Friday, April 25, 2014

52 Ancestors #11 - Edward Doty

Edward Doty came on the Mayflower as a servant to Stephen Hopkins but he must have been close to the end of his indenture and likely an adult since he signed the Mayflower Compact. This means he was probably born around 1599. He died in Plymouth Colony on August 23, 1655.

Edward may have been married twice but nothing is known of his first wife, if indeed she existed. Her existence is implied by a comment made by William Bradford that Edward had a “second wife.” He married Faith Clarke, daughter of Thurston Clarke on January 6, 1634/5 in Plymouth. Faith outlived him and married John Phillips after Edward died. Faith was buried in Marshfield on December 21, 1675.

Edward was a planter.

He fought a duel shortly after his arrival. William Bradford recorded “ …the first duel fought in New England, upon a challenge at single combat with sword and dagger, between Edward Doty and Edward Leister, servants of Mr. Hopkins. Both being wounded, one in the hand, the other in the thigh, they are adjudged by the whole company to have their head and feet tied together, and so to lie for twenty-four hours, without meat or drink; which is begun to be inflicted, but within an hour, because of their great pains, at their own and their master’s humble request, upon promise of better carriage, they are released by the governor.”

The duel was just the first of Edward's trips to court. He was frequently in court for fighting, slandering, trespass, and debt. He was the defendant in three civil suits, all involving hogs.

On January 2, 1633/4, the Court settled a dispute between Edward Doty and his apprentice John Smith, reducing the time of apprenticeship from ten years to five.

On March 24, 1633/4, Edward Doty was fined for breaking the peace and drawing blood from Josias Cooke.

On March 28, 1634, Edward Doty won a suit against Francis Sprague.

On March 7, 1636/7, Edward Doty was found guilty of a “deceitful bargain” over a lot of land, and restored the lot to George Clarke. The controversy continued and George Clarke won damages from Doty in October 1637. The same day as that judgment, Doty was charged with assault and battery on Clarke and fined additional moneys.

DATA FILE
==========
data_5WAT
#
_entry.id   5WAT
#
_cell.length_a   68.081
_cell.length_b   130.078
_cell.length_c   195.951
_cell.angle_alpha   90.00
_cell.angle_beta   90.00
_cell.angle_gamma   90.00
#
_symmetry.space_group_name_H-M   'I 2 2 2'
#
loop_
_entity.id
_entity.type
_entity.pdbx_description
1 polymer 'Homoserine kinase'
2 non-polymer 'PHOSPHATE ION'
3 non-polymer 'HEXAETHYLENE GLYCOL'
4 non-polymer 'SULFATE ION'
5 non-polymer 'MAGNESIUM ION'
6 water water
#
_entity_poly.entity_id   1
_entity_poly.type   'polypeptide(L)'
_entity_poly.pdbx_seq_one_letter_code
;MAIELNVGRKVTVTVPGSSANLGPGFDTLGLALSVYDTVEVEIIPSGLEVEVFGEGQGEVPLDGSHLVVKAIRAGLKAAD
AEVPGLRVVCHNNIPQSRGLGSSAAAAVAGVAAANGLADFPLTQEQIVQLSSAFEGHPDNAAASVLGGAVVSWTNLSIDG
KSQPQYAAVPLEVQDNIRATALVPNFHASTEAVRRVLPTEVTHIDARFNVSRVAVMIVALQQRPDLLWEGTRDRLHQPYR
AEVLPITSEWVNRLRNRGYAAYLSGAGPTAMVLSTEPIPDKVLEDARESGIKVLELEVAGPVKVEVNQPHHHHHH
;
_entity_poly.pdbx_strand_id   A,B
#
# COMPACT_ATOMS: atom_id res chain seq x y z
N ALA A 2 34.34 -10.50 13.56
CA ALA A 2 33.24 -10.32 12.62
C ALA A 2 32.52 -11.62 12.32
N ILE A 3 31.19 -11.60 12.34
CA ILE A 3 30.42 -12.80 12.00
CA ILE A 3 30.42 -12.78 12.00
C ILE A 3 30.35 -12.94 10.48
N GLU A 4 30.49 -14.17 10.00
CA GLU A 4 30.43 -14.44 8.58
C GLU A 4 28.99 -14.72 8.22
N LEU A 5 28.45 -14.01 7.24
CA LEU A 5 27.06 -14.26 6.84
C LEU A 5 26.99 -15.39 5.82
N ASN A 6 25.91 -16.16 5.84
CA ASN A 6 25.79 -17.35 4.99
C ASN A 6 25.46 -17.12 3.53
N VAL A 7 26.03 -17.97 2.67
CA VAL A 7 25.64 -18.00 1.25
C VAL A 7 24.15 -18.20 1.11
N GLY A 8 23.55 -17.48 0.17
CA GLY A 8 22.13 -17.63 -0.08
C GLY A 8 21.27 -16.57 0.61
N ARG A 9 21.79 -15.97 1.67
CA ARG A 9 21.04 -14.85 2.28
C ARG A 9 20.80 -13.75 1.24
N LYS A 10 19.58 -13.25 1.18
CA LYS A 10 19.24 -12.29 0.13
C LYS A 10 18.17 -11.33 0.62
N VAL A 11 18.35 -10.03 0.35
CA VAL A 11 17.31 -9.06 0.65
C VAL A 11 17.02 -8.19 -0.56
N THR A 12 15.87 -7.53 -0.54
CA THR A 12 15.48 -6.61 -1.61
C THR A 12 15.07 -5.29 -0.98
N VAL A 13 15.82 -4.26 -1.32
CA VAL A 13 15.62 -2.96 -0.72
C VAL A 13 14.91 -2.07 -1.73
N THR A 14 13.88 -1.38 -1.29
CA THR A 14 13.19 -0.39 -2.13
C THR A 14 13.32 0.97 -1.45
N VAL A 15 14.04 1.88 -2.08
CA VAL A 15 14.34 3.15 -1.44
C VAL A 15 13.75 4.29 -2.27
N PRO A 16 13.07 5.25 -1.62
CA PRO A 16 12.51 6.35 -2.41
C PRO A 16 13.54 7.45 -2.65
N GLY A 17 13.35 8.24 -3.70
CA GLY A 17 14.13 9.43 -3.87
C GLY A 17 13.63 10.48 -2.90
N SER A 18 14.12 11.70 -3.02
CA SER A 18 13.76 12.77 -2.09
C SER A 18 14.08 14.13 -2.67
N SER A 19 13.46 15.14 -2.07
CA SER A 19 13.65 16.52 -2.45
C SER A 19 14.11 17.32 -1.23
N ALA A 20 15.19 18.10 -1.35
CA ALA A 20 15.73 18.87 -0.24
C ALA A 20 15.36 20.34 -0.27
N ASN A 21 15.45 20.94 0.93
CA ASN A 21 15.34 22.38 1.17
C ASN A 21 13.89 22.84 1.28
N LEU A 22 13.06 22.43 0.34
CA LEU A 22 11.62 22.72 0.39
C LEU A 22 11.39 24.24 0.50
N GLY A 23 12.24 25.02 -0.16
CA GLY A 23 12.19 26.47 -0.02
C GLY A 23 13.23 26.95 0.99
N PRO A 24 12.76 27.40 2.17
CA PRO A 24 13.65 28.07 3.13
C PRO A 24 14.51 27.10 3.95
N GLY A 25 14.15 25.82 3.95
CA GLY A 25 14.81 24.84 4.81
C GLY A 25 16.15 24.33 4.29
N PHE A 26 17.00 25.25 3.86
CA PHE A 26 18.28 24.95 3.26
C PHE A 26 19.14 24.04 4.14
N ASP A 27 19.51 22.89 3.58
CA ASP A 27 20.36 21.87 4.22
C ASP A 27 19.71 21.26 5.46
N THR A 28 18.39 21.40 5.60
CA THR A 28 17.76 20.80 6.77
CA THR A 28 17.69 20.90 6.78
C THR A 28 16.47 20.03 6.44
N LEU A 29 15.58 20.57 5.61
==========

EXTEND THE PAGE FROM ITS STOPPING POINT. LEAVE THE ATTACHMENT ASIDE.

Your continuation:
He was sued and lost all four cases of debt and trespass between 1638 and 1651. He won a trespass suit against James Luxford on December 7, 1641.

On February 1, 1641/2, Edward Doty was charged with carelessly allowing cattle put in his hands to “break into men’s corn” endangering the cattle and other property. He was ordered to put his cattle in a “keep.”

Children of Edward & Faith (Clarke) Doty
  Edward was born about 1636; married Sarah Faunce.

John was born about 1638; married Elizabeth Cooke and second, Sarah (probably Rickard).

Thomas was born about 1640; married Mary Churchill and possibly another wife named Mary.

Samuel was born about 1642; married Jeane Harman

Desire was born about 1645; married three times. First marriage was to William Sherman, second was to Israel Holmes, and third was to Alexander Standish.

Elizabeth was born about 1646; married John Rowse

Isaac was born February 8, 1647/8; married Elizabeth England, widow.

Joseph was born April 30, 1651; married Deborah Ellis and Sarah Edwards, widow.

Mary was born about 1653; married Samuel Hatch in 1677 and Eleazer Churchill in 1685. 

Edward Doty
Mary Doty
Mary Churchill
Mary Stevens
Eleazer Cole
Calvin Cole
Calvin Cole
Apphia Delphinia Cole
George Hayes
Eva Delphinia Hayes

Linona Alice Yates - my grandmother

The Great Migration Begins: Immigrants to New England 1620-1633, Volumes I-III. (Online database:, New England Historic Genealogical Society, 2010), (Originally Published as: New England Historic Genealogical Society. Robert Charles Anderson, The Great Migration Begins: Immigrants to New England 1620-1633, Volumes I-III, 3 vols., 1995).

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